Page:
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Loftus; Weapon focus

Results: Experiment 1: No significant difference found between conditions in accuracy of questionnaire responses overall, or on seven items relating to person B (although weapon condition slightly less accurate than control). Eye movement data: significant difference found with more eye fixations (with longer duration) in weapon condition than control. 'Line-up' data analysis: controls identification slightly more accurate than weapon condition (marginally significant). Experiment 2: Questionnaire responses and line-up data analysis revealed weapon condition participants significantly less accurate than control (5% level).

Evaluation: Findings provide support for weapon focus; however, authors speculate that similar results might be found with highly unusual objects. The second study has more reliable sample size. Good control/standardisation means higher confidence in results. Lacks ecological validity (viewing slides), but could argue lack of stress (weapons condition) ethically sound. It has important implications for reliability of eyewitness identification and memory. Reductionist - doesn't take into account individual differences. Psychology as a science - standardisation/ controls, recording of eye movements, etc, meets criteria of replicability, falsifiability and objectivity.

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Fisher; Field test of the cognitive interview tech

Background/Aim: To investigate the effectiveness of the CIT (in enhancing recall in victims and witnesses) in a field experiment.

Sample: 16 experienced detectives from the Robbery Division, Florida Police Department (minimum of 5 years with robbery division). 

Method:Preliminary phase (took four months to complete). Detectives tape-recorded interviews, using standard interviewing procedures. From amount of information gathered and recommendations of detectives' commanding officer, 2 groups formed: one trained in use of CIT (10); remainder untrained control group (6). Training conducted in four one hour group sessions, followed by tape-recorded, practice interview in the field (feedback received). (three in trained group did not complete the full training programme due to changing schedules, court appearences, etc.)  Post training phase: (took seven months to complete): seven trained and six controls tape-recorded 2-7 clases each, total of 47 interviews recorded (24 by trained, 23 by untrained/controls) As in preliminary phase, these interviews were mainly victims of commercial robbery/purse snatching. Tape transcriptions and counting number of relevant, objective statements (e.g. physical descriptions of assailant, clothing, weapons etc.) completed by two different groups of research assisstants who were blind to condition of interviewer.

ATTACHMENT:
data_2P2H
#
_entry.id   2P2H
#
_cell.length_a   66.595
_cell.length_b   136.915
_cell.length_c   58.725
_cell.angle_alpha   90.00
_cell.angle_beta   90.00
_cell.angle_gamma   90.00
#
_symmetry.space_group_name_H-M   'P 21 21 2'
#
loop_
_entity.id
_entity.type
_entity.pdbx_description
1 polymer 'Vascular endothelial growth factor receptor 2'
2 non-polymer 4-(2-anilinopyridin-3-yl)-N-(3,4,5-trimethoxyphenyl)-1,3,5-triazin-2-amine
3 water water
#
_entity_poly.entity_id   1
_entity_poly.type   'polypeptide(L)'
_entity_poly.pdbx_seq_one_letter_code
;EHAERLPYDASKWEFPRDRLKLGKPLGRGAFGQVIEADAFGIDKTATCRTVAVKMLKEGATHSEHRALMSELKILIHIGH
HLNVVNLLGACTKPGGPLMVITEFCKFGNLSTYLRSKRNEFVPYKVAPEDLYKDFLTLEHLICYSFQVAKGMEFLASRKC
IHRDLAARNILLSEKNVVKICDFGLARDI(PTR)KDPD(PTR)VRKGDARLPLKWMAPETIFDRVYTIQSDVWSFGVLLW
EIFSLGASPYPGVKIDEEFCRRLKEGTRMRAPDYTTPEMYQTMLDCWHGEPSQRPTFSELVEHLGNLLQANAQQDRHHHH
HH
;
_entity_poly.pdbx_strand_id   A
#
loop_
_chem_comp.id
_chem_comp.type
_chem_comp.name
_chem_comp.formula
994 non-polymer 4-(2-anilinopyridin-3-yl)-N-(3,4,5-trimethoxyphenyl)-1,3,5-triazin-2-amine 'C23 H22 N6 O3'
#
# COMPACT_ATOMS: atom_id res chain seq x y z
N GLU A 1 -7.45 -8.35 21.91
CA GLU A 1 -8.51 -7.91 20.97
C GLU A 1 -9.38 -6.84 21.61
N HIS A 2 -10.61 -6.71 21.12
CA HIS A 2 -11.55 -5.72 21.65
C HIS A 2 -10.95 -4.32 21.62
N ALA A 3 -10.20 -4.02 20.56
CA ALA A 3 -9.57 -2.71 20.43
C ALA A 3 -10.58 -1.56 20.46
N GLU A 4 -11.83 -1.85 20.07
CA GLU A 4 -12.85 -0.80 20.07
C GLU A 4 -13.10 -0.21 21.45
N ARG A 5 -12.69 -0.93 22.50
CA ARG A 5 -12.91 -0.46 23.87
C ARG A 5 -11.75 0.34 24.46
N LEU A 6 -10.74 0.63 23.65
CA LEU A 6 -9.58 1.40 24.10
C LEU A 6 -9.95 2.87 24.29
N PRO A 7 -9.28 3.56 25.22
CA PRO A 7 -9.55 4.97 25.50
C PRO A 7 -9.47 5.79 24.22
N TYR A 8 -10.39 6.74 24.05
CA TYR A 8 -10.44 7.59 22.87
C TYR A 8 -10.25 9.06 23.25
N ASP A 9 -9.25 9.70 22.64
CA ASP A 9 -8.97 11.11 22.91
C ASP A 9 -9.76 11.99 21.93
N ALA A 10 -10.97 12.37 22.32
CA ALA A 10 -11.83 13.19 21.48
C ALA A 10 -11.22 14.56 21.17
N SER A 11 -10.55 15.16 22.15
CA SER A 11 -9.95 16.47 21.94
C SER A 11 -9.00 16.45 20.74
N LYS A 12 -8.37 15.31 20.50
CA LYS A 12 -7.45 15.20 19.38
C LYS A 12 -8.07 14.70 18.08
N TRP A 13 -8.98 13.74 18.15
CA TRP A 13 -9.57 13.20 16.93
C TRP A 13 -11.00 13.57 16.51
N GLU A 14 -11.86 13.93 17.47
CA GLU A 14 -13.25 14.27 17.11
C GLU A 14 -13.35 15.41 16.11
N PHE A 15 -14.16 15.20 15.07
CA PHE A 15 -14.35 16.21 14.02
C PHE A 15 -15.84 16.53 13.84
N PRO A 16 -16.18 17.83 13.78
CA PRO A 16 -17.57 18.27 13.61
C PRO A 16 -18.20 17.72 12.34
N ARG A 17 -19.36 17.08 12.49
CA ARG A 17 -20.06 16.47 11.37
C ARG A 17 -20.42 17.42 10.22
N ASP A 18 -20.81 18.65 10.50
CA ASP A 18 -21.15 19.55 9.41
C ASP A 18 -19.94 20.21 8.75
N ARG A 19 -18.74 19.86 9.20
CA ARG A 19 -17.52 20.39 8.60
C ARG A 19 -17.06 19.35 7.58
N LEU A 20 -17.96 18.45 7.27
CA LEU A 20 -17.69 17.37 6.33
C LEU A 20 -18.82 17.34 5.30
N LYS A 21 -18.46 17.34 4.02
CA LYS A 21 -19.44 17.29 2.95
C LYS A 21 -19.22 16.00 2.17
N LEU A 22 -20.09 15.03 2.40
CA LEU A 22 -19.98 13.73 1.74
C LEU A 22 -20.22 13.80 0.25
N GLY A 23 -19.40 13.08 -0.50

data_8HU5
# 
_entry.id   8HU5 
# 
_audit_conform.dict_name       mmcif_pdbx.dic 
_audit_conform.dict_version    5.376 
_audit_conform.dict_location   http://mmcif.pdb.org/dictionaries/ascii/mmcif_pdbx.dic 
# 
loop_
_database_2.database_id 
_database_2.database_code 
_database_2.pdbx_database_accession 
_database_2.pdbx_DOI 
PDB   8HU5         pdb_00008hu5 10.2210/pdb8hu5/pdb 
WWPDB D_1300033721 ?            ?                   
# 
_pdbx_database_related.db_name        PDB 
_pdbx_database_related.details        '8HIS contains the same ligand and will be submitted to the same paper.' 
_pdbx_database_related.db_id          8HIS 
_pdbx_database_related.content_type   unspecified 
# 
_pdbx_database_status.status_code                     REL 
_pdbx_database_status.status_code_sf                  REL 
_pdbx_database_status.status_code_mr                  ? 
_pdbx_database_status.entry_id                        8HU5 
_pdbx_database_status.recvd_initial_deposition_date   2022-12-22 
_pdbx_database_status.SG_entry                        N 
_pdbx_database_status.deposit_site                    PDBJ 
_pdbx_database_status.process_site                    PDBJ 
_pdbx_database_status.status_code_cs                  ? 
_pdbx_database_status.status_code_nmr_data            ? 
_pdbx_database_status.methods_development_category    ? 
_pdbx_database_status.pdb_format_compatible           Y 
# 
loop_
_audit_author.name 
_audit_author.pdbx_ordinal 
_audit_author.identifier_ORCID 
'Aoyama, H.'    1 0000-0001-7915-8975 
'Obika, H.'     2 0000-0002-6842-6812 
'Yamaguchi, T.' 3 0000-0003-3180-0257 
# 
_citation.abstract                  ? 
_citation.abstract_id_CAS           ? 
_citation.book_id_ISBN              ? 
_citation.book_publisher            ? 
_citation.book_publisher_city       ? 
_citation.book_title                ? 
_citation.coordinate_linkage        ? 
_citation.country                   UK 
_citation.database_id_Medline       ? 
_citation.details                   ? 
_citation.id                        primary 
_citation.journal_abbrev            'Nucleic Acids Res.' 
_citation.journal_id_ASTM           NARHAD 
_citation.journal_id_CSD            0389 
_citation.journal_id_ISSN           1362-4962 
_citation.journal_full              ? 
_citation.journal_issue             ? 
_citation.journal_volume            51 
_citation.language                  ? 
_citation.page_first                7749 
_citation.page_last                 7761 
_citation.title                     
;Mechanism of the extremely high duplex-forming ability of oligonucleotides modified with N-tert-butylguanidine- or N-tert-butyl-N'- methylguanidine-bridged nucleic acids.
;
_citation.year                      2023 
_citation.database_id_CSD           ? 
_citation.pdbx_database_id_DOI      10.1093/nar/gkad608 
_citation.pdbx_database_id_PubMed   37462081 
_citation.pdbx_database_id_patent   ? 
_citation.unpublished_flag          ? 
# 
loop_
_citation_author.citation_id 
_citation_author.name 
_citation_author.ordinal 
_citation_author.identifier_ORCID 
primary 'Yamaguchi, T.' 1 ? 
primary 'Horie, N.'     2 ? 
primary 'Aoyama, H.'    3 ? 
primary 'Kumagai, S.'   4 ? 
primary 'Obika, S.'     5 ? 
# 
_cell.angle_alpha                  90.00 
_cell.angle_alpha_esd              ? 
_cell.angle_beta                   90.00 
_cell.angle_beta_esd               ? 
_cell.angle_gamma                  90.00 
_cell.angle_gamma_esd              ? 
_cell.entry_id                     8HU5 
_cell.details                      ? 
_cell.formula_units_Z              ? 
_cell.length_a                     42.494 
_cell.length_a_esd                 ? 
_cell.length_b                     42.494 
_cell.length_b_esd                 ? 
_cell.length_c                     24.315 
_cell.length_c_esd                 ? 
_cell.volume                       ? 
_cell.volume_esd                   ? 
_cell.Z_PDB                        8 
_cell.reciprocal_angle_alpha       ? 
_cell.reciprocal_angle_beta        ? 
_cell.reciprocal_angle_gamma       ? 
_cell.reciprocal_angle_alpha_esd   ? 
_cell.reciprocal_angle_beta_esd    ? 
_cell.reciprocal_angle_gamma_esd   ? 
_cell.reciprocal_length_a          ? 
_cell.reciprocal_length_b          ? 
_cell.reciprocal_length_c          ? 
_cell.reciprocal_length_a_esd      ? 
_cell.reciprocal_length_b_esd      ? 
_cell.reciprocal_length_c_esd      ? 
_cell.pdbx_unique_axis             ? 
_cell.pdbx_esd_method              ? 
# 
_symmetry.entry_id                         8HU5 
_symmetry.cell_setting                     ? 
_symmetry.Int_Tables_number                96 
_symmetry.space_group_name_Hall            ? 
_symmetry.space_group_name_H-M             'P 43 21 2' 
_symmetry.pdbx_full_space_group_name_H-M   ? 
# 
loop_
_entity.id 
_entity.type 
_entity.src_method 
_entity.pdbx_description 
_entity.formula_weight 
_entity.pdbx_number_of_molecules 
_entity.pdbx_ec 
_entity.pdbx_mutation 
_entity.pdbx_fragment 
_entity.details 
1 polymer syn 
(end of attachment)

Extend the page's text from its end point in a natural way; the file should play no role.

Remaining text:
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Fisher; Field test of the cognitive interview tech

Results: Mean number of facts elicited per interview by detectives; 

                    Pre training phase                       Post training phase

Trained               26.8                                              39.5

Controls             23.7                                              24.2

As a group the seven trained detectives elicited 47% more information after training compared to before training, with no loss of accuracy (improvement ranged from 34-115%) (one detective did not improve: analysis of post-training interviews showed he did not use CIT recommended techniques.)

Evaluation: Limitations means the results cannot be generalised - a) very small sample is unreliable; b) data based on restricted crime type; c) detectives experienced in robbery; d) geographically specific. Nurture- techniques can be learned. Usefulness- CIT is effective in improving information retrieval from witnesses/victims; training is effective.